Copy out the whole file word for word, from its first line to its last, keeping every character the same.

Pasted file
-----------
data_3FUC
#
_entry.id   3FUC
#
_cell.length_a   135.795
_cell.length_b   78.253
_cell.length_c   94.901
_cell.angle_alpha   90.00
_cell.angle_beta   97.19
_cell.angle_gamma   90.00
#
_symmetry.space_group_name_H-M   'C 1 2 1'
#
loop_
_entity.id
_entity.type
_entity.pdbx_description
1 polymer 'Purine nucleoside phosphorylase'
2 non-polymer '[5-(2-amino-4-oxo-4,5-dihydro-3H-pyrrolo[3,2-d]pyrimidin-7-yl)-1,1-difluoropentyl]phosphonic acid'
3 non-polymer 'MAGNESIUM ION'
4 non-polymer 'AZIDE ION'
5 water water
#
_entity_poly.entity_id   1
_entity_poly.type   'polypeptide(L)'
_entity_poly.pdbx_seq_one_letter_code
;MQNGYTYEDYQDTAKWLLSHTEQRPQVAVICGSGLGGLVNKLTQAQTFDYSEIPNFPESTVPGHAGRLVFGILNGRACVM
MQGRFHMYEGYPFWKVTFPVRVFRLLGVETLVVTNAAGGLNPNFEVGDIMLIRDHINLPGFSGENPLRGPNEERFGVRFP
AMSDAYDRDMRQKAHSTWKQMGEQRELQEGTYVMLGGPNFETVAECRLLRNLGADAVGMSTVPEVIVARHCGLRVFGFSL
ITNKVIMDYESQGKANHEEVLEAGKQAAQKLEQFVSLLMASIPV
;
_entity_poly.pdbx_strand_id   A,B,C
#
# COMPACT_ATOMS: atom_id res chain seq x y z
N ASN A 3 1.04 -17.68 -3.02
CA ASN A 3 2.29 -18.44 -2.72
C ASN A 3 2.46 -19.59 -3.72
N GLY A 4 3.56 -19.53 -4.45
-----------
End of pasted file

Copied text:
data_3FUC
#
_entry.id   3FUC
#
_cell.length_a   135.795
_cell.length_b   78.253
_cell.length_c   94.901
_cell.angle_alpha   90.00
_cell.angle_beta   97.19
_cell.angle_gamma   90.00
#
_symmetry.space_group_name_H-M   'C 1 2 1'
#
loop_
_entity.id
_entity.type
_entity.pdbx_description
1 polymer 'Purine nucleoside phosphorylase'
2 non-polymer '[5-(2-amino-4-oxo-4,5-dihydro-3H-pyrrolo[3,2-d]pyrimidin-7-yl)-1,1-difluoropentyl]phosphonic acid'
3 non-polymer 'MAGNESIUM ION'
4 non-polymer 'AZIDE ION'
5 water water
#
_entity_poly.entity_id   1
_entity_poly.type   'polypeptide(L)'
_entity_poly.pdbx_seq_one_letter_code
;MQNGYTYEDYQDTAKWLLSHTEQRPQVAVICGSGLGGLVNKLTQAQTFDYSEIPNFPESTVPGHAGRLVFGILNGRACVM
MQGRFHMYEGYPFWKVTFPVRVFRLLGVETLVVTNAAGGLNPNFEVGDIMLIRDHINLPGFSGENPLRGPNEERFGVRFP
AMSDAYDRDMRQKAHSTWKQMGEQRELQEGTYVMLGGPNFETVAECRLLRNLGADAVGMSTVPEVIVARHCGLRVFGFSL
ITNKVIMDYESQGKANHEEVLEAGKQAAQKLEQFVSLLMASIPV
;
_entity_poly.pdbx_strand_id   A,B,C
#
# COMPACT_ATOMS: atom_id res chain seq x y z
N ASN A 3 1.04 -17.68 -3.02
CA ASN A 3 2.29 -18.44 -2.72
C ASN A 3 2.46 -19.59 -3.72
N GLY A 4 3.56 -19.53 -4.45